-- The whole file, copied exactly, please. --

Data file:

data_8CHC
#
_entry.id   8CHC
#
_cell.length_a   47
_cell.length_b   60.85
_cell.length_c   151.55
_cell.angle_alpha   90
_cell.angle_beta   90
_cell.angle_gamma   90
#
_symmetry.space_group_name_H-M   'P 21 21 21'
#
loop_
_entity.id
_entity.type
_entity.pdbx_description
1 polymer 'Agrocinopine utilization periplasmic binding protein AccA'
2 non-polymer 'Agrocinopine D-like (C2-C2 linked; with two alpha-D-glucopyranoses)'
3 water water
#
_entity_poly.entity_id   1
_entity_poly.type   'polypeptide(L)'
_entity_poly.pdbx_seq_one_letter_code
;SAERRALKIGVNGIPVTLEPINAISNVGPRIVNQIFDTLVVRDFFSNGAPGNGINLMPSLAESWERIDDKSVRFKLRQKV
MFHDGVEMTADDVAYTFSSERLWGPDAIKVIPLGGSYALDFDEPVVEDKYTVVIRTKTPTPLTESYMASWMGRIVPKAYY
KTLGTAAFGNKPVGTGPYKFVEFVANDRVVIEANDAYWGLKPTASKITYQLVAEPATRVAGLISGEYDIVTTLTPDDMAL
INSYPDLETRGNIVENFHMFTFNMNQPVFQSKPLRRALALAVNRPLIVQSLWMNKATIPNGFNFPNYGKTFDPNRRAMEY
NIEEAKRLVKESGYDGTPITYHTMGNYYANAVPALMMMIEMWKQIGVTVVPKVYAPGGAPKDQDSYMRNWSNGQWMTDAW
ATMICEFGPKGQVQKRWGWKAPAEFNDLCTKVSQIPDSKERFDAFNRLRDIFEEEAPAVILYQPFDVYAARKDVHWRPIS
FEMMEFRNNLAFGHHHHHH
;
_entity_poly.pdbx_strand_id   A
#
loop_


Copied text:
data_8CHC
#
_entry.id   8CHC
#
_cell.length_a   47
_cell.length_b   60.85
_cell.length_c   151.55
_cell.angle_alpha   90
_cell.angle_beta   90
_cell.angle_gamma   90
#
_symmetry.space_group_name_H-M   'P 21 21 21'
#
loop_
_entity.id
_entity.type
_entity.pdbx_description
1 polymer 'Agrocinopine utilization periplasmic binding protein AccA'
2 non-polymer 'Agrocinopine D-like (C2-C2 linked; with two alpha-D-glucopyranoses)'
3 water water
#
_entity_poly.entity_id   1
_entity_poly.type   'polypeptide(L)'
_entity_poly.pdbx_seq_one_letter_code
;SAERRALKIGVNGIPVTLEPINAISNVGPRIVNQIFDTLVVRDFFSNGAPGNGINLMPSLAESWERIDDKSVRFKLRQKV
MFHDGVEMTADDVAYTFSSERLWGPDAIKVIPLGGSYALDFDEPVVEDKYTVVIRTKTPTPLTESYMASWMGRIVPKAYY
KTLGTAAFGNKPVGTGPYKFVEFVANDRVVIEANDAYWGLKPTASKITYQLVAEPATRVAGLISGEYDIVTTLTPDDMAL
INSYPDLETRGNIVENFHMFTFNMNQPVFQSKPLRRALALAVNRPLIVQSLWMNKATIPNGFNFPNYGKTFDPNRRAMEY
NIEEAKRLVKESGYDGTPITYHTMGNYYANAVPALMMMIEMWKQIGVTVVPKVYAPGGAPKDQDSYMRNWSNGQWMTDAW
ATMICEFGPKGQVQKRWGWKAPAEFNDLCTKVSQIPDSKERFDAFNRLRDIFEEEAPAVILYQPFDVYAARKDVHWRPIS
FEMMEFRNNLAFGHHHHHH
;
_entity_poly.pdbx_strand_id   A
#
loop_